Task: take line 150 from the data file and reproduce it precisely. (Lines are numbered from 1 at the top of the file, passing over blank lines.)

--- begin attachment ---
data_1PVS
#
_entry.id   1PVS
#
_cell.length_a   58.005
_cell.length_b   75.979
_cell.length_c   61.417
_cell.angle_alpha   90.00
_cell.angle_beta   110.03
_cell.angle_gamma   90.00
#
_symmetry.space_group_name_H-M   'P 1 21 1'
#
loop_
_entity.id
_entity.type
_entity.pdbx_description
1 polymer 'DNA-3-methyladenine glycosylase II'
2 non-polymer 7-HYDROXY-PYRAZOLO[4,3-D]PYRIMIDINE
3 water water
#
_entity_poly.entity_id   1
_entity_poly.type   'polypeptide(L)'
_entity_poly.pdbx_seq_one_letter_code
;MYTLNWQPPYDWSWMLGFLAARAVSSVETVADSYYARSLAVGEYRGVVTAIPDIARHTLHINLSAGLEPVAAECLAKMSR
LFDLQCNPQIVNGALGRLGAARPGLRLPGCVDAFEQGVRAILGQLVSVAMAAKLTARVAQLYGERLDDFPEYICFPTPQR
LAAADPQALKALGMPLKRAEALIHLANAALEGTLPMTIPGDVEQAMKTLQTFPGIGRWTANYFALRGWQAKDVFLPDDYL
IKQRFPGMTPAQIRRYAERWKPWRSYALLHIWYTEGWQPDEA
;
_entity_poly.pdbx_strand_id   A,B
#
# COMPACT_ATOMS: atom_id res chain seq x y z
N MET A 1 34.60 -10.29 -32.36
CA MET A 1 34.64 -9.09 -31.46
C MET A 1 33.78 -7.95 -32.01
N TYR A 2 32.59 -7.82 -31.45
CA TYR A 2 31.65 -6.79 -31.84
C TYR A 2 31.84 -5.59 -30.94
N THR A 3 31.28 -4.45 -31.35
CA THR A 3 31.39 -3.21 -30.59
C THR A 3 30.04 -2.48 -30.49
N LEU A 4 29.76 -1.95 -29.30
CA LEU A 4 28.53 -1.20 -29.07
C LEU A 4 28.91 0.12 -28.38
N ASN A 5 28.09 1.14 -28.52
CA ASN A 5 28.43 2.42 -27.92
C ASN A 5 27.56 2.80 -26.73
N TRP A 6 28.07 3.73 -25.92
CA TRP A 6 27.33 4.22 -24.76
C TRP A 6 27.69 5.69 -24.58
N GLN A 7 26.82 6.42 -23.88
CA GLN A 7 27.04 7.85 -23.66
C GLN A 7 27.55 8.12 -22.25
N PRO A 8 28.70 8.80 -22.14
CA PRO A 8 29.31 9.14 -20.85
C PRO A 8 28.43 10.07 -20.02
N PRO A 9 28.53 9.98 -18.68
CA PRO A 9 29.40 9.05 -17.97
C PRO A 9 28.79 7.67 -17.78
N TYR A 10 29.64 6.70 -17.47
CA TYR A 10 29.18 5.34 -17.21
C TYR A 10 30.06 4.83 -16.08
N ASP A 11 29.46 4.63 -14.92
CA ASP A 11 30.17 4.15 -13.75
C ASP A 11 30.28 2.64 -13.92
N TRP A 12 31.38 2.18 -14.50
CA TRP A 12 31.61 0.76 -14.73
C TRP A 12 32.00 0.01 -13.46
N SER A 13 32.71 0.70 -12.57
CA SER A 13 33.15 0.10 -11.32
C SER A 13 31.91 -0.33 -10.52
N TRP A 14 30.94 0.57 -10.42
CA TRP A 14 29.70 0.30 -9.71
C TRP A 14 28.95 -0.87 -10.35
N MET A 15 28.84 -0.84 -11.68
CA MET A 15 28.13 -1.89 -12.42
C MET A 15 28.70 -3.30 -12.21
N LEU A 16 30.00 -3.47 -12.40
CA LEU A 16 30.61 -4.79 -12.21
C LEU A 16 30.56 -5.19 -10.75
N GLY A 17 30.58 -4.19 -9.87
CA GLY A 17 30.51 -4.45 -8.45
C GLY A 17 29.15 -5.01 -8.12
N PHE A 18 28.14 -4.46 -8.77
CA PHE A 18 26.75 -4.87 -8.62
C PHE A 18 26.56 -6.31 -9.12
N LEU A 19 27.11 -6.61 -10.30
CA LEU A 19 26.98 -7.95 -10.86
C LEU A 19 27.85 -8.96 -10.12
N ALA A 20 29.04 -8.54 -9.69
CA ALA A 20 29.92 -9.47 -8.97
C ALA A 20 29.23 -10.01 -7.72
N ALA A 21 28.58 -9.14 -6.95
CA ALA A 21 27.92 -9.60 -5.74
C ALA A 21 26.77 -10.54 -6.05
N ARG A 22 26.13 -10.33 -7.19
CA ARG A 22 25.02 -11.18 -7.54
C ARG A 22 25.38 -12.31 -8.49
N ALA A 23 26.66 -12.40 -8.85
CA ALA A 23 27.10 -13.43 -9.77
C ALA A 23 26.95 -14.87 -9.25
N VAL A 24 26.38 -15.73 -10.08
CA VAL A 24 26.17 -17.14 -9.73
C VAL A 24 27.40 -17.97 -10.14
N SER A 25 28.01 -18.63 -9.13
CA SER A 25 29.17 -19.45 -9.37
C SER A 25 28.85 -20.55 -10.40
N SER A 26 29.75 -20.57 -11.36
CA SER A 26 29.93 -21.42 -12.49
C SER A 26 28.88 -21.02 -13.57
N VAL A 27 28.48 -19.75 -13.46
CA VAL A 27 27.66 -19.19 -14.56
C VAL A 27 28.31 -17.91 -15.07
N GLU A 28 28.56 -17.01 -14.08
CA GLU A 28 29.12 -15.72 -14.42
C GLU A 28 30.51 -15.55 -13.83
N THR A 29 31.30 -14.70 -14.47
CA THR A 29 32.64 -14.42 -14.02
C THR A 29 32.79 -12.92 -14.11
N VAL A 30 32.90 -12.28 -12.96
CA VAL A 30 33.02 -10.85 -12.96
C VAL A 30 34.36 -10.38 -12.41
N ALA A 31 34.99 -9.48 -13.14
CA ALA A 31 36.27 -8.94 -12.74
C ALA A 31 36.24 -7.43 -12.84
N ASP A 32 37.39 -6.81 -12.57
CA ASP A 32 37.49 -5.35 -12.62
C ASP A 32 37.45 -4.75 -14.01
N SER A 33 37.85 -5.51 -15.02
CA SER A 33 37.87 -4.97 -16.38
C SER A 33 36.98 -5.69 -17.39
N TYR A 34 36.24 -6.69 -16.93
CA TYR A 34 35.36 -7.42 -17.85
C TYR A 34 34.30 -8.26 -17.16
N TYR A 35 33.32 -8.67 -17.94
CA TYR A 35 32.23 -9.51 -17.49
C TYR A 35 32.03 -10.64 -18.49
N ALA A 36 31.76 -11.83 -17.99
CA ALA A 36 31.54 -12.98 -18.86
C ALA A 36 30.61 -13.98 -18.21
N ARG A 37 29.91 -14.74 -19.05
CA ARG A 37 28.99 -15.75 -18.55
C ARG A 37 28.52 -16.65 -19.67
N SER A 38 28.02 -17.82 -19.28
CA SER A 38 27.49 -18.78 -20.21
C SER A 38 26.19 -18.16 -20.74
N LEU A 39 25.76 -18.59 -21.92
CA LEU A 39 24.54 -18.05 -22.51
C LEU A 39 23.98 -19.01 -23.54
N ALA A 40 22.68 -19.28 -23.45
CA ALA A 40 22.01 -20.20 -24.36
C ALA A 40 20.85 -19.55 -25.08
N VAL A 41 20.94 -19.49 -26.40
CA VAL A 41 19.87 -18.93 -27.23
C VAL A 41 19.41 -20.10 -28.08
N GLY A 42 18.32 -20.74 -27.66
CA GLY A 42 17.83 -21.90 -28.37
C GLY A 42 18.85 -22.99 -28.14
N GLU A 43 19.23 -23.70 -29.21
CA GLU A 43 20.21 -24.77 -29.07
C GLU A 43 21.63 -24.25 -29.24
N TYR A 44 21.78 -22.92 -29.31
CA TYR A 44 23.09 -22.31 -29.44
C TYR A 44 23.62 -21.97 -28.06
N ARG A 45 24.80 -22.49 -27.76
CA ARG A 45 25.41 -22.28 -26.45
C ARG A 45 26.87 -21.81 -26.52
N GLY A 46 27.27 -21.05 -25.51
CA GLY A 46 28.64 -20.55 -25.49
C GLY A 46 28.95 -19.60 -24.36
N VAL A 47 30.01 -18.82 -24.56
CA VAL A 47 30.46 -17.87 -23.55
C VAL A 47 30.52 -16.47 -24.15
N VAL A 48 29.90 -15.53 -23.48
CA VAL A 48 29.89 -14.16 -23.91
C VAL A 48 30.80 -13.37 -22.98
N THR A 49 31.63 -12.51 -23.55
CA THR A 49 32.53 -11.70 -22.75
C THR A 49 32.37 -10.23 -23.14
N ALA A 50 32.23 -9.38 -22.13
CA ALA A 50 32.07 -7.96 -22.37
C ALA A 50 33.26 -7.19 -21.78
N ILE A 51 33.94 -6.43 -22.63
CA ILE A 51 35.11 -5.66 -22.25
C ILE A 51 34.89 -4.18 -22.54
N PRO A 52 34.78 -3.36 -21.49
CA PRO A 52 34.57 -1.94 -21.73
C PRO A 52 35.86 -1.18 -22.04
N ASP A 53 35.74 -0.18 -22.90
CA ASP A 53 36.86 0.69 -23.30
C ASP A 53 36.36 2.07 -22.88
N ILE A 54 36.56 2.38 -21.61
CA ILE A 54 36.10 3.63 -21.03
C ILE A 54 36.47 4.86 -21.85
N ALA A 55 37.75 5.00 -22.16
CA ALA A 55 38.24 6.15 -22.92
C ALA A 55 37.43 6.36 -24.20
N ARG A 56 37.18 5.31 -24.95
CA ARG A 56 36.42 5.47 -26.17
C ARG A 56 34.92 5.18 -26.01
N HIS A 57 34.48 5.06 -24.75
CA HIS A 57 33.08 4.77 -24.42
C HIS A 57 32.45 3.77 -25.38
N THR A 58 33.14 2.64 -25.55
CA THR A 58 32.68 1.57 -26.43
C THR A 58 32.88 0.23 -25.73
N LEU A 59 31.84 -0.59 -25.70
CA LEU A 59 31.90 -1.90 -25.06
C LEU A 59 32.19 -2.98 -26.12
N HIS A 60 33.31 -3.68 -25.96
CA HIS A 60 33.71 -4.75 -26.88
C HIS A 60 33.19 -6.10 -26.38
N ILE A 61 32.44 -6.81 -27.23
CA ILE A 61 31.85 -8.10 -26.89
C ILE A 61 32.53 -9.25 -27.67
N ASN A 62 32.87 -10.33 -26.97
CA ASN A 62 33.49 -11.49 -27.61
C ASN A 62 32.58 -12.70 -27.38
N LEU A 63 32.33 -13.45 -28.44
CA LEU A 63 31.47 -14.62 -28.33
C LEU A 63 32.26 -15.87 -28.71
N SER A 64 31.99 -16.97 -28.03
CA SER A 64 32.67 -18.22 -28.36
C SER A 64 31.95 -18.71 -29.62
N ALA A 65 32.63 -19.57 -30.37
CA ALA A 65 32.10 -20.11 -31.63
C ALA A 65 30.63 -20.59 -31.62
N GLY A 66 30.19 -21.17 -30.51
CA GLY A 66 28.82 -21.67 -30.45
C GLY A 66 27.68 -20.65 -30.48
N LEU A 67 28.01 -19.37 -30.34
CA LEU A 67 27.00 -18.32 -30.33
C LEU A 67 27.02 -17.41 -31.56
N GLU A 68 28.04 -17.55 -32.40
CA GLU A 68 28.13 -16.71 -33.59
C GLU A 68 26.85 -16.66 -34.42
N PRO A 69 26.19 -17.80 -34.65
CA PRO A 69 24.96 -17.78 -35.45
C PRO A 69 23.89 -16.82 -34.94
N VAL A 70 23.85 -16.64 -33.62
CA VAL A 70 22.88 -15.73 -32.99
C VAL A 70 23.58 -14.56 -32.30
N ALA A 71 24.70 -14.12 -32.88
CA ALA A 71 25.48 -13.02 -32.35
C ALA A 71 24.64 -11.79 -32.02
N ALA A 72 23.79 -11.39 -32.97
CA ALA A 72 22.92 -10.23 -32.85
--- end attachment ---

N ALA A 40 22.68 -19.28 -23.45